Home Page If we want real improvements it's time for business to get its hands dirty 26/10/12

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Matthew Hancock
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Hart of the Matter

Whoopee! Another £10,000 to spend on Haverhill town centre. Despite losing out on the main round of bids under the Mary Portas town centre retail initiative, Haverhill turned out this week to be a lucky loser, and has been given £10,000 as a sort of consolation prize.


So, what are we going to spend it on? Remember, we already have £750,000 earmarked for improvements to the high street environment, from the St Edmundsbury Borough Council growth fund.


That’s caused enough of a headache in itself, because anything cosmetic is likely to be rather wasted if traffic is still going to be thundering through the street day and night. Some has been put aside for the public art project – a giant head made up like the Face of Haverhill and broadcasting from monitors in its eyes – about £10,000, I believe.


But it’s still difficult to see how any of these initiatives are actually going to produce any results, whether we have pedestrianisation or not.


Long-time readers of my witterings both here and in another place may remember me blowing the trumpet of Macclesfield as a shopping centre down the years.


Most of my holidays are taken tramping around the higher ground of the north of England, and from time to time on the way home from the Lakes or while staying in the Peak District, we have called in to that former centre of silk weaving and enjoyed its range of shops, particularly in the food line.


We’ve just had a week in the Peak District and with it another chance to visit. All is not brilliant in the north of England economically at present and Macclesfield is not immune. There are empty shops and it doesn’t look as prosperous as in the heyday of Posh and Becks – nostalgia for which can still be seen in the name of one eating place called Nosh and Breks.


The town is about twice the size of Haverhill, and has a super indoor market, part of an indoor precinct. But it also has a central car park outside a big store, rather in the same relationship as Jubilee Walk and the Co-op. Unfortunately for Macclesfield the store was TJ Hughes which went under not that long ago, so now it’s empty – rather like the Co-op.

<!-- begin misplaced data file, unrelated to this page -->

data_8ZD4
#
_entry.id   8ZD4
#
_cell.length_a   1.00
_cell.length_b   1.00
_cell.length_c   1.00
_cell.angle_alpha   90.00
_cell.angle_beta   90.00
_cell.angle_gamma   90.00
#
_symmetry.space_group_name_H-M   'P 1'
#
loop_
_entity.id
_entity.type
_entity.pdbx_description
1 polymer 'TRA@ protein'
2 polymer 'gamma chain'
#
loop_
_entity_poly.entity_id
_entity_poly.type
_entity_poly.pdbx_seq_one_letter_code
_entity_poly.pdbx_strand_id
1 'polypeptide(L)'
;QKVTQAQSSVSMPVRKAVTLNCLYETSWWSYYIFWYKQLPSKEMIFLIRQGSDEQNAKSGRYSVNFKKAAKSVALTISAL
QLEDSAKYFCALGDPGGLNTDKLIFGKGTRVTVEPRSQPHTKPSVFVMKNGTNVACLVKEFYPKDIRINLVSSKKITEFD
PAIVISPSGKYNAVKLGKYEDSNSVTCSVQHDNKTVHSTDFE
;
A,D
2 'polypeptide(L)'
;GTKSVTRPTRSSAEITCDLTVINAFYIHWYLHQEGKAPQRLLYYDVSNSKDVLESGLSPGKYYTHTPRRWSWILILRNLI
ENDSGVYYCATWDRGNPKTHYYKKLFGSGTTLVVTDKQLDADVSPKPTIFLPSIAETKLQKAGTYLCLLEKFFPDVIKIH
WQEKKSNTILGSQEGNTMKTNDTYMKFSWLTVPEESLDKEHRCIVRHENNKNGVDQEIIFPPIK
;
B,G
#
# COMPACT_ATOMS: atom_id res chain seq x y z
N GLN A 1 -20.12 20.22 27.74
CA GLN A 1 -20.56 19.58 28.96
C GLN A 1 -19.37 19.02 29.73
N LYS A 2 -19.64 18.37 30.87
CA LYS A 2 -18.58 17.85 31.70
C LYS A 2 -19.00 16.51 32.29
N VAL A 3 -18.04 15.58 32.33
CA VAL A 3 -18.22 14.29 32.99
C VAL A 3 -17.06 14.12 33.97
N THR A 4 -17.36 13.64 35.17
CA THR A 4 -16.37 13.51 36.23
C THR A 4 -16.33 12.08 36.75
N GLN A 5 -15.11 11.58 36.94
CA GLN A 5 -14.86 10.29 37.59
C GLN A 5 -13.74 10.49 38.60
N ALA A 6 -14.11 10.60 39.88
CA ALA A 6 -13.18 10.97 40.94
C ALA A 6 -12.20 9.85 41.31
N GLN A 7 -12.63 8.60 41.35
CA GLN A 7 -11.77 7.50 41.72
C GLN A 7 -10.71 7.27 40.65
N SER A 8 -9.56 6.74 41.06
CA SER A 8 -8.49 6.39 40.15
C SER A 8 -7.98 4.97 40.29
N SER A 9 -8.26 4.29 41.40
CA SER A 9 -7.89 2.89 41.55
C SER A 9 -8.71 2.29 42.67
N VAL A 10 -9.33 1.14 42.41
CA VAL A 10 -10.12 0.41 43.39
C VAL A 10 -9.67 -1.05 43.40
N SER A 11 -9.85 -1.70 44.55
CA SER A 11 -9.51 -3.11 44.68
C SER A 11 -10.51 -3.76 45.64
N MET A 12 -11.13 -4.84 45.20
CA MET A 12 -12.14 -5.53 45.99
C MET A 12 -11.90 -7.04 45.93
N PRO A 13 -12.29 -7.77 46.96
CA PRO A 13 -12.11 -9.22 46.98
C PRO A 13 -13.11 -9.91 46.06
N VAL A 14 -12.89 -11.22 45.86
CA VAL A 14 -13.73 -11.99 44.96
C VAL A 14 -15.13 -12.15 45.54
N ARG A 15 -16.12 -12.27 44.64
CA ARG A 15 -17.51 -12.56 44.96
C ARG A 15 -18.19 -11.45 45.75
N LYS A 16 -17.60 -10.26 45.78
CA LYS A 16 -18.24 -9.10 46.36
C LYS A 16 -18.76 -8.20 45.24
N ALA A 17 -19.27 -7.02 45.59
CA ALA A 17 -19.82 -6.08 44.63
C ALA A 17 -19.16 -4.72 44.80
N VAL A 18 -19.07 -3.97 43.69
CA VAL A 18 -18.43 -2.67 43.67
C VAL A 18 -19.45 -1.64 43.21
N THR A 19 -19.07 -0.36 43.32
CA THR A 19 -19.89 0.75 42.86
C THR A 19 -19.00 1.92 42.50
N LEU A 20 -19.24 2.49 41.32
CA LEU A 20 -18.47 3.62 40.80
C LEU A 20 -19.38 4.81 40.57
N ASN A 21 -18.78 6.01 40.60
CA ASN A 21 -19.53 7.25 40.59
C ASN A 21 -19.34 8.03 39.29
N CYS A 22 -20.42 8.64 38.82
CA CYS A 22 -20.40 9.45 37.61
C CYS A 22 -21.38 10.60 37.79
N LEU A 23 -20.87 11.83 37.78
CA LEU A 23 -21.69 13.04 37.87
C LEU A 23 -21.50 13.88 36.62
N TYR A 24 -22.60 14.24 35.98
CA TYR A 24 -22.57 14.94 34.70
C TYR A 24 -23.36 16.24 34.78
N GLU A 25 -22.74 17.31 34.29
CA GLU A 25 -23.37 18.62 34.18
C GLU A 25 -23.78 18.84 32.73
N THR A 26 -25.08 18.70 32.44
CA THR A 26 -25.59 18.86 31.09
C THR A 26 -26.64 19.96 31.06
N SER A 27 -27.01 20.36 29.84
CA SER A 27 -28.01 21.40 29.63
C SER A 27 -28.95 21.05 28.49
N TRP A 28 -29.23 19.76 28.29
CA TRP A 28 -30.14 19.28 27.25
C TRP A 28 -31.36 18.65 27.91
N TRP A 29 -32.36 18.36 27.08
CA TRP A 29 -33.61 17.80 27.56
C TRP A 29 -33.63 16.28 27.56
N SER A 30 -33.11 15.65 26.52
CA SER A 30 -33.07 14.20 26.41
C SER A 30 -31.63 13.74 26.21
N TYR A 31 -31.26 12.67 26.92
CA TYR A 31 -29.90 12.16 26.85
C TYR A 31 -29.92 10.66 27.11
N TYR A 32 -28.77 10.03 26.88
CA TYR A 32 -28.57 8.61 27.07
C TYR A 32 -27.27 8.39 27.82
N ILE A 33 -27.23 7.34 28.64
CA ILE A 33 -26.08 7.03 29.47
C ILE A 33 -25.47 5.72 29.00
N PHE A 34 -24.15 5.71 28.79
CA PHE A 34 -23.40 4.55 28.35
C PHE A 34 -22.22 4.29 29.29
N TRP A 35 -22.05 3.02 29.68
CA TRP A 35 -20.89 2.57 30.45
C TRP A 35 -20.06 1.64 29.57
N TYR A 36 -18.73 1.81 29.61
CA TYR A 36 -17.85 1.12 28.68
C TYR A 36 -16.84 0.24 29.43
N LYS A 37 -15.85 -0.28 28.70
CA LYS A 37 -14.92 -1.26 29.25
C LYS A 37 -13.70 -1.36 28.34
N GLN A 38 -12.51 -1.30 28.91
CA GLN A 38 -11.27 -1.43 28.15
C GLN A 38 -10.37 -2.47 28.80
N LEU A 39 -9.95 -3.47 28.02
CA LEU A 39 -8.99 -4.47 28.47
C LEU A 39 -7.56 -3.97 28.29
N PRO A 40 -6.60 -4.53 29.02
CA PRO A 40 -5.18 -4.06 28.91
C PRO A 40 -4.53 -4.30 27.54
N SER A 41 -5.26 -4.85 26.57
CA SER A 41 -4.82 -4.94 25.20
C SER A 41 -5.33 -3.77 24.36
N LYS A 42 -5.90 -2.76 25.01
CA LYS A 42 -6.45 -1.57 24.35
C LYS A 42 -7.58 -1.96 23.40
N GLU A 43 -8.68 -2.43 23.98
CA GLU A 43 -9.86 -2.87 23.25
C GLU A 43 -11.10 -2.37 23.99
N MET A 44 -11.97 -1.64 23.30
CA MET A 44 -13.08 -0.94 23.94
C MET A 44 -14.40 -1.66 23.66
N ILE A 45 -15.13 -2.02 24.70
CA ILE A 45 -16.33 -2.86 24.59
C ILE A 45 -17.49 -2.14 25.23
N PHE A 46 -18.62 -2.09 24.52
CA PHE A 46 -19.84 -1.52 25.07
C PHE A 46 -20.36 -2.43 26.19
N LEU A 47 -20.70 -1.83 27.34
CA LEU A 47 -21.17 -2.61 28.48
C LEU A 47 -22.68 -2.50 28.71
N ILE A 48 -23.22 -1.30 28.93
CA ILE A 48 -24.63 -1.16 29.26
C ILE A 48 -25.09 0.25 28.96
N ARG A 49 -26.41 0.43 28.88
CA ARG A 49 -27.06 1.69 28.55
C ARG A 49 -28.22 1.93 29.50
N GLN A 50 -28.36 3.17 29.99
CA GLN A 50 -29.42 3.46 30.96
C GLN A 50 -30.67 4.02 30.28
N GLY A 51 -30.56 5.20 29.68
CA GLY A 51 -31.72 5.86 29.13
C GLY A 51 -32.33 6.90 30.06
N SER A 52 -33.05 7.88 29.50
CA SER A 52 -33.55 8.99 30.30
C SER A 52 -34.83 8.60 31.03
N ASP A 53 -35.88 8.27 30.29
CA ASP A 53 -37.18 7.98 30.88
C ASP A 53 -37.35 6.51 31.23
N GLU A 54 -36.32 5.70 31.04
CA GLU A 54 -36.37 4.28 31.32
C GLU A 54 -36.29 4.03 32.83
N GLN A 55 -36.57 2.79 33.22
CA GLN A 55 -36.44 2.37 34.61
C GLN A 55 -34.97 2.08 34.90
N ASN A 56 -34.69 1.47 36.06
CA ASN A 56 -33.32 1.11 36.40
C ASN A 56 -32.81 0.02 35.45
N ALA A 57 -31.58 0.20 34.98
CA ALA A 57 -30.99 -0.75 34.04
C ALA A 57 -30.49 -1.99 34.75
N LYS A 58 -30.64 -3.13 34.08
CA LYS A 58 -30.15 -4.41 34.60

Luckily there’s a town centre Tesco opposite so the area is not entirely deserted, but it isn’t an ideal impression and it reinforced for me the importance of St Edmundsbury getting their finger out and finding an occupier for the Co-op.


Nevertheless, one shop doesn’t make a retail centre and, for all the hype, even Tesco only brought one or two national chains on their coat-tails – Costa, WH Smith, that’s about it.


We’re always being told what a forward-looking town Haverhill is and how successful its businesses are and in many ways that is true. But you wouldn’t think it, to look at the support services to business in the town.


There is limited overnight accommodation, particularly at the upper end of the market - where you might expect visiting chief executives to stay, for example. As for a place for large-scale conferences of major anniversary functions – well, ask the big Haverhill companies where they go and you’ll find it isn’t in the town.


And if the visiting customer expresses an interest in going out for a meal or doing a bit of shopping, ask the businesses if they recommend Haverhill High Street. And when the very important customer requires transport the dozen or so miles from this isolated community to the nearest railhead, ask them if they use a Haverhill taxi firm.


Somehow, the business community must bear some responsibility in all this. It’s all very well being successful in China or the States because that, after all, is what creates employment in the town where your business is based. But just employing people is not the whole story.


Employers used to take a rather more holistic approach. But when the top brass with the spending power live miles away from the workplace and rarely use any of the local facilities it is hardly surprising that there is not enough business here to support up-market services, whether it be shops, catering, leisure or accommodation.


You often get the impression that Haverhill’s businesses feel they succeed in spite of their location, and that they are based here purely because it’s cheap and reasonably central in East Anglia. They may vaunt it overtly locally, but when it really matters, they do their best to hide, or at least gloss over, their CB9 postcode.


This is the challenge for the Chamber of Commerce and for all the other business associations who spend much of their time creating networking opportunities on the cheap in Haverhill but for many of whom their social life occurs somewhere with a little more cachet and at a safe distance.


We often hear calls for leadership in our community. Unfortunately for the business community, the best kind of leadership is by example. It might be tough at the moment, but if no one ever starts it will never get any better.

David Hart
David Hart revives his personal take on the week in Haverhill, covering everything from major town developments to what we do with our rubbish.
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